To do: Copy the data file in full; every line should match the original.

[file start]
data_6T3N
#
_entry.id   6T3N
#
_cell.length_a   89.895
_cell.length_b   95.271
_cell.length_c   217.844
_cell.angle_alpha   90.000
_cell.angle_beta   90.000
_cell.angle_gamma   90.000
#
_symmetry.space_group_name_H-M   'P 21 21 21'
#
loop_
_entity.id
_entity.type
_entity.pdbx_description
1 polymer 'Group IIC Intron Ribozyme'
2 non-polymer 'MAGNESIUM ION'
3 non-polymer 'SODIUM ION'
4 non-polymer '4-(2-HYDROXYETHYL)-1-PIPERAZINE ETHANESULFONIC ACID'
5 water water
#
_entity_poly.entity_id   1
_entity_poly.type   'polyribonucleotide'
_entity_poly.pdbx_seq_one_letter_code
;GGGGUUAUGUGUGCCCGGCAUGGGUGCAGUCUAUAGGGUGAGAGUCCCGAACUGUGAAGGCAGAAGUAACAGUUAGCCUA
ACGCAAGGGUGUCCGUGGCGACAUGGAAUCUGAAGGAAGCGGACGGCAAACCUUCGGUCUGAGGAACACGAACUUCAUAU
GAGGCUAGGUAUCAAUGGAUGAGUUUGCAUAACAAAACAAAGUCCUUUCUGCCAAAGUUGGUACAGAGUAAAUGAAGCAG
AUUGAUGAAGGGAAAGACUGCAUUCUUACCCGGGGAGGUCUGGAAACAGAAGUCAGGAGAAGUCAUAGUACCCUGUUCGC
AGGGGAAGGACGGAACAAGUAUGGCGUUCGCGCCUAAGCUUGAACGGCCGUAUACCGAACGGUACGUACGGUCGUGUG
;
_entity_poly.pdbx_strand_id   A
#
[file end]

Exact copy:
data_6T3N
#
_entry.id   6T3N
#
_cell.length_a   89.895
_cell.length_b   95.271
_cell.length_c   217.844
_cell.angle_alpha   90.000
_cell.angle_beta   90.000
_cell.angle_gamma   90.000
#
_symmetry.space_group_name_H-M   'P 21 21 21'
#
loop_
_entity.id
_entity.type
_entity.pdbx_description
1 polymer 'Group IIC Intron Ribozyme'
2 non-polymer 'MAGNESIUM ION'
3 non-polymer 'SODIUM ION'
4 non-polymer '4-(2-HYDROXYETHYL)-1-PIPERAZINE ETHANESULFONIC ACID'
5 water water
#
_entity_poly.entity_id   1
_entity_poly.type   'polyribonucleotide'
_entity_poly.pdbx_seq_one_letter_code
;GGGGUUAUGUGUGCCCGGCAUGGGUGCAGUCUAUAGGGUGAGAGUCCCGAACUGUGAAGGCAGAAGUAACAGUUAGCCUA
ACGCAAGGGUGUCCGUGGCGACAUGGAAUCUGAAGGAAGCGGACGGCAAACCUUCGGUCUGAGGAACACGAACUUCAUAU
GAGGCUAGGUAUCAAUGGAUGAGUUUGCAUAACAAAACAAAGUCCUUUCUGCCAAAGUUGGUACAGAGUAAAUGAAGCAG
AUUGAUGAAGGGAAAGACUGCAUUCUUACCCGGGGAGGUCUGGAAACAGAAGUCAGGAGAAGUCAUAGUACCCUGUUCGC
AGGGGAAGGACGGAACAAGUAUGGCGUUCGCGCCUAAGCUUGAACGGCCGUAUACCGAACGGUACGUACGGUCGUGUG
;
_entity_poly.pdbx_strand_id   A
#